New CRISPR tool could enable gene editing over time, study shows
Researchers have shown that a guide RNA can be used in CRISPR gene editing to ensure sequential Cas9 cuts to DNA.
Researchers have discovered a new CRISPR gene-editing technique that allows for the programming of sequential cuts over time. The study was conducted at the University of Illinois Chicago (UIC), US.
“A drawback of currently available CRISPR-based editing systems is that all the edits or cuts are made all at once. There is no way to guide them so that they take place in a sequential fashion, one after the other,” said UIC’s Associate Professor Bradley Merrill, lead author of the paper.
The researcher’s new process involves the use of special molecules called guide RNA that ferry the Cas9 enzyme within the cell and determine the precise DNA sequence at which Cas9 will cut. They call their specially engineered guide RNA molecules “proGuides”. According to the team, these molecules allow for the programmed sequential editing of DNA using Cas9.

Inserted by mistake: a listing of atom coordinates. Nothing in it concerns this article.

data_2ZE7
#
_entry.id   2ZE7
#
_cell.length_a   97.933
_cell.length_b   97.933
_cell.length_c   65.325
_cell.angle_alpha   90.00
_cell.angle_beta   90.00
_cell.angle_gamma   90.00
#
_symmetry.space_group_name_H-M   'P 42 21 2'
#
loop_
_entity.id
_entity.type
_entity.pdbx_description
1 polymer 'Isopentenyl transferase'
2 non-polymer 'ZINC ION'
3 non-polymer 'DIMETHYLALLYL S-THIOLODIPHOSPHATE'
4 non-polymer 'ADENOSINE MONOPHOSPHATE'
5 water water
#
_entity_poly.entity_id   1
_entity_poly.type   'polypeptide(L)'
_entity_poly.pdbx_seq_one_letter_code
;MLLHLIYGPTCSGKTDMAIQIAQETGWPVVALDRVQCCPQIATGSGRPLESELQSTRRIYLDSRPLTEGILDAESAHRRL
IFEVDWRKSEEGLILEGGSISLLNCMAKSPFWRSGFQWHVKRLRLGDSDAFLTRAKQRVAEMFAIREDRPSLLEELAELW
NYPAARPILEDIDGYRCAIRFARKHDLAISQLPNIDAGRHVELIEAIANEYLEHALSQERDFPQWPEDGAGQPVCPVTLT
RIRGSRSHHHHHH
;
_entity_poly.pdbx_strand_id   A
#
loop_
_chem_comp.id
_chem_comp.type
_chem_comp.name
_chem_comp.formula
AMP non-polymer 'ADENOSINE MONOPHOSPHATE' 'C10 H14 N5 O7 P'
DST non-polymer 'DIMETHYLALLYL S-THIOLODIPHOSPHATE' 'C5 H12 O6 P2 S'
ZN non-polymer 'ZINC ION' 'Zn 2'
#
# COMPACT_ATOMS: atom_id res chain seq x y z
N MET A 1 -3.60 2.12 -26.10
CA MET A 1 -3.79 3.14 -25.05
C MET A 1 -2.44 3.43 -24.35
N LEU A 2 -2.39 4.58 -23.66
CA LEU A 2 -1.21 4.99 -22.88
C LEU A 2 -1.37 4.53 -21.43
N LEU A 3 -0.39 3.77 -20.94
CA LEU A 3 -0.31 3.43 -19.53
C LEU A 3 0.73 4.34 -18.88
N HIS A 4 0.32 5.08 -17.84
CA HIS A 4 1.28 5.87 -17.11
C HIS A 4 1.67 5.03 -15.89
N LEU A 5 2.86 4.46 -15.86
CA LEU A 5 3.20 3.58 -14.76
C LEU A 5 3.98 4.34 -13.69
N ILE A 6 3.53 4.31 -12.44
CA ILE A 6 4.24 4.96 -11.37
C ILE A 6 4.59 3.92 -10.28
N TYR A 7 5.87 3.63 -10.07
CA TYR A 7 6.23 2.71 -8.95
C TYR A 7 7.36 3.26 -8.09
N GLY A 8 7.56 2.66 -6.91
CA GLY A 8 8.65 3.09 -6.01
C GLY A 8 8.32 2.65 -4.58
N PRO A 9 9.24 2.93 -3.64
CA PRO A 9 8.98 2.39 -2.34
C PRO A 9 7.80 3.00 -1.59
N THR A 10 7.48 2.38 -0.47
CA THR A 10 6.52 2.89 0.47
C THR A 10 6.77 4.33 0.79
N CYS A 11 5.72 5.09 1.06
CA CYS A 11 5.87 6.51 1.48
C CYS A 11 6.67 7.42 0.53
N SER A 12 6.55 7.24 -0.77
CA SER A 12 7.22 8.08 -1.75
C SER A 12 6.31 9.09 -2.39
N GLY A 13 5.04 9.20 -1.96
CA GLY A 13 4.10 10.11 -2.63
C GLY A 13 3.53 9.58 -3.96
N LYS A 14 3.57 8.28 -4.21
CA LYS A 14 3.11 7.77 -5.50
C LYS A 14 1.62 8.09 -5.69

While proGuide is still in the prototype phase, Merrill and colleagues plan to further develop their concept and hope that researchers will be able to use the technique soon.
“The ability to preprogramme the sequential activation of Cas9 at multiple sites introduces a new tool for biological research and genetic engineering,” Merrill said. “The time factor is a critical component of human development and also disease progression, but current methods to genetically investigate these processes do not work effectively with the time element. Our system allows for gene editing in a pre-programmed fashion, enabling researchers to better investigate time-sensitive processes like how cancer develops from a few gene mutations and how the order in which those mutations occur may affect the disease.”
The findings on CRISPR are published in the journal Molecular Cell.